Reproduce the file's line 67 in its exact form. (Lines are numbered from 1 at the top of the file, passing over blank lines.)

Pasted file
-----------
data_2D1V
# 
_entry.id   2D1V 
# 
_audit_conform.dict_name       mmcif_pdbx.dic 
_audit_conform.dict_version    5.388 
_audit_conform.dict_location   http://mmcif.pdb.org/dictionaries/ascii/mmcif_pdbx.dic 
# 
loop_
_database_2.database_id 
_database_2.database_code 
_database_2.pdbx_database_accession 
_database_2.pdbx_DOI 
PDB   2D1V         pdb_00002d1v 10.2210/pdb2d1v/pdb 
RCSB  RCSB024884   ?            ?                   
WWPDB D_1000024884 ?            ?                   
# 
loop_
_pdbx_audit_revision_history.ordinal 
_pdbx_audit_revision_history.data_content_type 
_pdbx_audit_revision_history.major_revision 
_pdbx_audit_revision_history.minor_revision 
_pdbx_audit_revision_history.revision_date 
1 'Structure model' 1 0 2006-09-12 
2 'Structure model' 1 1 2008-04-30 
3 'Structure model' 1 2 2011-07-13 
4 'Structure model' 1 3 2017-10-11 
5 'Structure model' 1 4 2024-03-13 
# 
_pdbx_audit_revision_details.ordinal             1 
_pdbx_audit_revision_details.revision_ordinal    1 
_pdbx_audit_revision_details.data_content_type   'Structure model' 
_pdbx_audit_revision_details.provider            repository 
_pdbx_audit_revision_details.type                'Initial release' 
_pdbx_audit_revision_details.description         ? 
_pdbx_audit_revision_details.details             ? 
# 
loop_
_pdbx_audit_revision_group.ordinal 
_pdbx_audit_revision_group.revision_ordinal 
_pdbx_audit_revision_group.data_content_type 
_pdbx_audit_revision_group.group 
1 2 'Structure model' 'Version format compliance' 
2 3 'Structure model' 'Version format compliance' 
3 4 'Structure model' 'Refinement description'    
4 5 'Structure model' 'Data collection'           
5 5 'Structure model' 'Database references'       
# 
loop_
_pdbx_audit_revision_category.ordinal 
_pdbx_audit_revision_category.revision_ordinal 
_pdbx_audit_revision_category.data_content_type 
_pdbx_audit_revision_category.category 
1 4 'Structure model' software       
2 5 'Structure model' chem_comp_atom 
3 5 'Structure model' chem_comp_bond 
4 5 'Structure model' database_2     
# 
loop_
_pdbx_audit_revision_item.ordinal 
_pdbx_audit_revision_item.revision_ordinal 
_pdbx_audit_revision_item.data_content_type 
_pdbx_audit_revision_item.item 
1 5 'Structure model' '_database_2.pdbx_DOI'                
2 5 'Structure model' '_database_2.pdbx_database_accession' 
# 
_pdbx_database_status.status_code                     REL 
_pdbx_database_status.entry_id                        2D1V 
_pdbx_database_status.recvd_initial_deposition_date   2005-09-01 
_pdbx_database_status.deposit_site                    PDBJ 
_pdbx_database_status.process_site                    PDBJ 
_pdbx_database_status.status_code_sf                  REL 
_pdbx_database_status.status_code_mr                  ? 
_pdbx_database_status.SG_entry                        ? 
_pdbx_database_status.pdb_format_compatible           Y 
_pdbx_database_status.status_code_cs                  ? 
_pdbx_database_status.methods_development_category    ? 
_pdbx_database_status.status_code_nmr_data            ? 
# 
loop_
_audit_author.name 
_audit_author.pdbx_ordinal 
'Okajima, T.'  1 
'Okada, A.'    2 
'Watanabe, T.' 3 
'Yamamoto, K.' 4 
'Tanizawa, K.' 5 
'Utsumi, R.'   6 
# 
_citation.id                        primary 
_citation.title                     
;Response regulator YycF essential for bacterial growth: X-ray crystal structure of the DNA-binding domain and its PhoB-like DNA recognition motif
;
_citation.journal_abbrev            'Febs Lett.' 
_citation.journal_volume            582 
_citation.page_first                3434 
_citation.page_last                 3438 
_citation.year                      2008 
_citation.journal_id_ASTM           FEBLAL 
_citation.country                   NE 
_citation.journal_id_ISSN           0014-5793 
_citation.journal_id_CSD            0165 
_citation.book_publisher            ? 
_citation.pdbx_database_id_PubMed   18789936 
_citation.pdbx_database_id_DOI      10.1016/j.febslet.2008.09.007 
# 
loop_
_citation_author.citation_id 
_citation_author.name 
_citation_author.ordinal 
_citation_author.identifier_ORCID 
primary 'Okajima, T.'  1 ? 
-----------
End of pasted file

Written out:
_pdbx_database_status.status_code                     REL 